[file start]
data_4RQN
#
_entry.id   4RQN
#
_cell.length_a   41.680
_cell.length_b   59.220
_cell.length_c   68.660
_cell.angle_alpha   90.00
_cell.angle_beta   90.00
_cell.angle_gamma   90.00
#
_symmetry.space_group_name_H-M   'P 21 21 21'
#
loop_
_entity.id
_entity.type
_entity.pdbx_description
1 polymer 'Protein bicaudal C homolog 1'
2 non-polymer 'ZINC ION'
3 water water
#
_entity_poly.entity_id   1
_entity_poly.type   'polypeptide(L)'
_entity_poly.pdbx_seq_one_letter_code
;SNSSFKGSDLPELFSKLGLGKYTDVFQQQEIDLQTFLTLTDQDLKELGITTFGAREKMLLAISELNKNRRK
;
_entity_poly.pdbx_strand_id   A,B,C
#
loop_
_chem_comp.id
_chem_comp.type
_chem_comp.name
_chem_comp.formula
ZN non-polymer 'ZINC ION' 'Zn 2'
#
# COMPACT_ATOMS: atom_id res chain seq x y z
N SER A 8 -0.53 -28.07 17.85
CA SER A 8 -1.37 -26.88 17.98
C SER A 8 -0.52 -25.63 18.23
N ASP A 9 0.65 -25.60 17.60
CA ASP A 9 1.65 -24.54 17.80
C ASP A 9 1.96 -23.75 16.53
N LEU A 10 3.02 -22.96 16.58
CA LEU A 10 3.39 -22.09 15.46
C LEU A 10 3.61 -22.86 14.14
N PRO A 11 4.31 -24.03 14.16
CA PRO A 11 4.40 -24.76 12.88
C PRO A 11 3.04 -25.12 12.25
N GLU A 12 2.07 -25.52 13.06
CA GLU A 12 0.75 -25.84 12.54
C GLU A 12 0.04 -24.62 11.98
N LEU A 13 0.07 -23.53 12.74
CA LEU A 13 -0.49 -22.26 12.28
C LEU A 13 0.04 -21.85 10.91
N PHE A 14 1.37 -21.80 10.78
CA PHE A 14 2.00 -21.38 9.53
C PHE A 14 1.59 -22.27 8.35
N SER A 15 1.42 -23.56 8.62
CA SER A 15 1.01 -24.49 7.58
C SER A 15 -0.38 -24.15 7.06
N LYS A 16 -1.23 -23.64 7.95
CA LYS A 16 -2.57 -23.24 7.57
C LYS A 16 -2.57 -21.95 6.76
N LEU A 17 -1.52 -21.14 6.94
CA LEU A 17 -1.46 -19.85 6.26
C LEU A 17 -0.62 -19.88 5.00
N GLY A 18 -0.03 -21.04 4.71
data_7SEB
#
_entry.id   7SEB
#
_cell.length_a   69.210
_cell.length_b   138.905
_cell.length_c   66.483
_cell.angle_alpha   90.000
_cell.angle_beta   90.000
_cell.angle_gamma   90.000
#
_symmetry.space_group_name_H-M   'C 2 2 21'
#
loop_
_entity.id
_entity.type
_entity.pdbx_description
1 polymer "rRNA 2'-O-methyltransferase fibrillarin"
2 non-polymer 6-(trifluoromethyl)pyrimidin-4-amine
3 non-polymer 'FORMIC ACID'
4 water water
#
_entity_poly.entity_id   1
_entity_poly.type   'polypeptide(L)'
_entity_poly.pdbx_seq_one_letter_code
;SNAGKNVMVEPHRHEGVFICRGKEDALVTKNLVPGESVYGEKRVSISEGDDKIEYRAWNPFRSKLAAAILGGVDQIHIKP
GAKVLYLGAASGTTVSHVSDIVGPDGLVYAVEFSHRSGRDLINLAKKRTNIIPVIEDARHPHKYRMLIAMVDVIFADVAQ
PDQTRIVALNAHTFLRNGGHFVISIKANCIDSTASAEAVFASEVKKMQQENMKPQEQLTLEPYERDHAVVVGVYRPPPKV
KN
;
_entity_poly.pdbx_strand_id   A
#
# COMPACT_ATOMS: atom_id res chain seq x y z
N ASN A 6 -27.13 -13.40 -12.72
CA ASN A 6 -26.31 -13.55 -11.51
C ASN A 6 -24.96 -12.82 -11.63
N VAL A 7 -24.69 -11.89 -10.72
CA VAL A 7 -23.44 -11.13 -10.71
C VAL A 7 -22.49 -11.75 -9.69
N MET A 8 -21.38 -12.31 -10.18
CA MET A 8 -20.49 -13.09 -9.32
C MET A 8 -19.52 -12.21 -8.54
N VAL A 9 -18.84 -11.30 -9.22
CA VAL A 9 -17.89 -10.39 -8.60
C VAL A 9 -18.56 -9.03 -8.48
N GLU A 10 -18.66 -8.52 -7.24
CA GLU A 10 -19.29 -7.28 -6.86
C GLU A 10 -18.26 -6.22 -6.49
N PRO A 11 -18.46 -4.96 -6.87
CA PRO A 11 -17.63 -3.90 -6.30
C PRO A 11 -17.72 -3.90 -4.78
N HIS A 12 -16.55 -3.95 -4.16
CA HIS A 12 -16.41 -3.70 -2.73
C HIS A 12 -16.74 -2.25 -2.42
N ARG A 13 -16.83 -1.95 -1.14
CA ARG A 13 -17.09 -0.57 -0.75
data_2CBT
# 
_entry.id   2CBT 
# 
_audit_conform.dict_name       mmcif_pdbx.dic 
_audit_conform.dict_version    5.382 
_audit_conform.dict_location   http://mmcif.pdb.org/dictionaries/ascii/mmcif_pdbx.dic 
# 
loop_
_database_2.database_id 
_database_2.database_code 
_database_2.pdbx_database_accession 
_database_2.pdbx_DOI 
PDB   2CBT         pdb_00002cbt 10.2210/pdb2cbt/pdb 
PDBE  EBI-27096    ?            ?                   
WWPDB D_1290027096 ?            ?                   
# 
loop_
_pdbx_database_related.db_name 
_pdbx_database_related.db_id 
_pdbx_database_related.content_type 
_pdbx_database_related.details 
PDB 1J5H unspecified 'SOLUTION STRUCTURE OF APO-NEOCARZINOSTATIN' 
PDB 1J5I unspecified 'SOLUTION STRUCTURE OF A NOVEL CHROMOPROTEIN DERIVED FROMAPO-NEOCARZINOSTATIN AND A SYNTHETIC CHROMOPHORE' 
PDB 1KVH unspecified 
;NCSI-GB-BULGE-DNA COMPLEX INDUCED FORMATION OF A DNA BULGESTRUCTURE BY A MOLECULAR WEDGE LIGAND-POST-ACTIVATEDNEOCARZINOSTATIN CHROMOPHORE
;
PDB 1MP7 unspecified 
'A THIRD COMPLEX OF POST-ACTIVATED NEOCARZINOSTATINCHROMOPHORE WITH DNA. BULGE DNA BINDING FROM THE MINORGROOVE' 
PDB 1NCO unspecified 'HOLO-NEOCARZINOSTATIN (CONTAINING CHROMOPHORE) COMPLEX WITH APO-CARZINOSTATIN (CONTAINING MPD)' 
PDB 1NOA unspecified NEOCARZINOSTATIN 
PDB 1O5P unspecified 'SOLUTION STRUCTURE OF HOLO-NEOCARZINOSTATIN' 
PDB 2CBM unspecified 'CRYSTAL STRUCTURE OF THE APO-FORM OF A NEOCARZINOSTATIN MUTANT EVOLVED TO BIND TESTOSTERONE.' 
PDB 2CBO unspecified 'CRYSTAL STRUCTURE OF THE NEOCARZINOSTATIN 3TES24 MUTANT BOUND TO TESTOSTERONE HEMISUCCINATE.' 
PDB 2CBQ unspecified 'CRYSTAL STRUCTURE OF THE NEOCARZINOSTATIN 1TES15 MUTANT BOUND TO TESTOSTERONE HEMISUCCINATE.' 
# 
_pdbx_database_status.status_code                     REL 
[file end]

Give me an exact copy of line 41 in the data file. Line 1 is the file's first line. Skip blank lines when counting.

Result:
CA ASP A 9 1.65 -24.54 17.80